UK scientists develop superman memory crystal

Scientists at the University of Southampton have developed a new form of data storage based on nanostructured glass. It’s been called the 5D Superman memory crystal, in homage to the “memory crystals” used in the Superman films. It can record and retrieve data using five dimensions including the size and orientation as well as the three dimensional position of these nanostructures.
The data is recorded via femtosecond laser writing to self-assembled nanostructures created in fused quartz, which is able to store vast quantities of data for over a million years. The self-assembled nanostructures change the way light travels through glass, modifying polarisation of light that can then be read by combination of optical microscope and a polariser, similar to that found in Polaroid sunglasses. The storage allows for up to 360 TB/disc data capacity, thermal stability up to 1000°C and practically unlimited lifetime.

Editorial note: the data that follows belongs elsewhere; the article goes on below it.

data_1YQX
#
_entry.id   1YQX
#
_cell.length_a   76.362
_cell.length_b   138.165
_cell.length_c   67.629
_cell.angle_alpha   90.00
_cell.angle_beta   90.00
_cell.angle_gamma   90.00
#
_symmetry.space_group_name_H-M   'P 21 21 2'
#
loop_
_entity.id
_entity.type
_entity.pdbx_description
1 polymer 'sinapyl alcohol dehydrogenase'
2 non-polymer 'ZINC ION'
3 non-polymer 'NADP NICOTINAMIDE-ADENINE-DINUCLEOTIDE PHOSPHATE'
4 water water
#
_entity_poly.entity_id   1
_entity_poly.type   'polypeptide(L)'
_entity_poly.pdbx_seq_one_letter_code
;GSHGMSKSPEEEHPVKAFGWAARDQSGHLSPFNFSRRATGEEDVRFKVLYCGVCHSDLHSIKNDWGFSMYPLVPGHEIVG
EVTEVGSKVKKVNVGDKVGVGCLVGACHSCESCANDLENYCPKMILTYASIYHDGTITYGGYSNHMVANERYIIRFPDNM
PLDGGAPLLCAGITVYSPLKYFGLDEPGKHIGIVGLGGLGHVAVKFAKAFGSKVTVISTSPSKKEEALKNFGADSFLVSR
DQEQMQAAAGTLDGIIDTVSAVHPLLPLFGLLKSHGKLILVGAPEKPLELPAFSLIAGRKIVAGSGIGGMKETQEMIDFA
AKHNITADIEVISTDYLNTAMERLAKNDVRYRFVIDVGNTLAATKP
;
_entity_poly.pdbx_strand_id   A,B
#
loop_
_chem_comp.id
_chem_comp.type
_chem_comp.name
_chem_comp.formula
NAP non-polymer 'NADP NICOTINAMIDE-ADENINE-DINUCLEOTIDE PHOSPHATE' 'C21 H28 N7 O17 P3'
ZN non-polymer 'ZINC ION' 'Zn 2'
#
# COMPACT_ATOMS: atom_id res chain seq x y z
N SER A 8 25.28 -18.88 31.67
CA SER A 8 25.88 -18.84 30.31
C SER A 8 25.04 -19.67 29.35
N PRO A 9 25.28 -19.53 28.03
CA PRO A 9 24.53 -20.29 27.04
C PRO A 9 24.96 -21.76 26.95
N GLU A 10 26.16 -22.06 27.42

The research, which is conducted under a joint project with Eindhoven University of Technology, is led by Jingyu Zhang from the University’s Optoelectronics Research Centre. He commented: “We are developing a very stable and safe form of portable memory using glass, which could be highly useful for organisations with big archives. At the moment companies have to back up their archives every five to ten years because hard-drive memory has a relatively short lifespan.”

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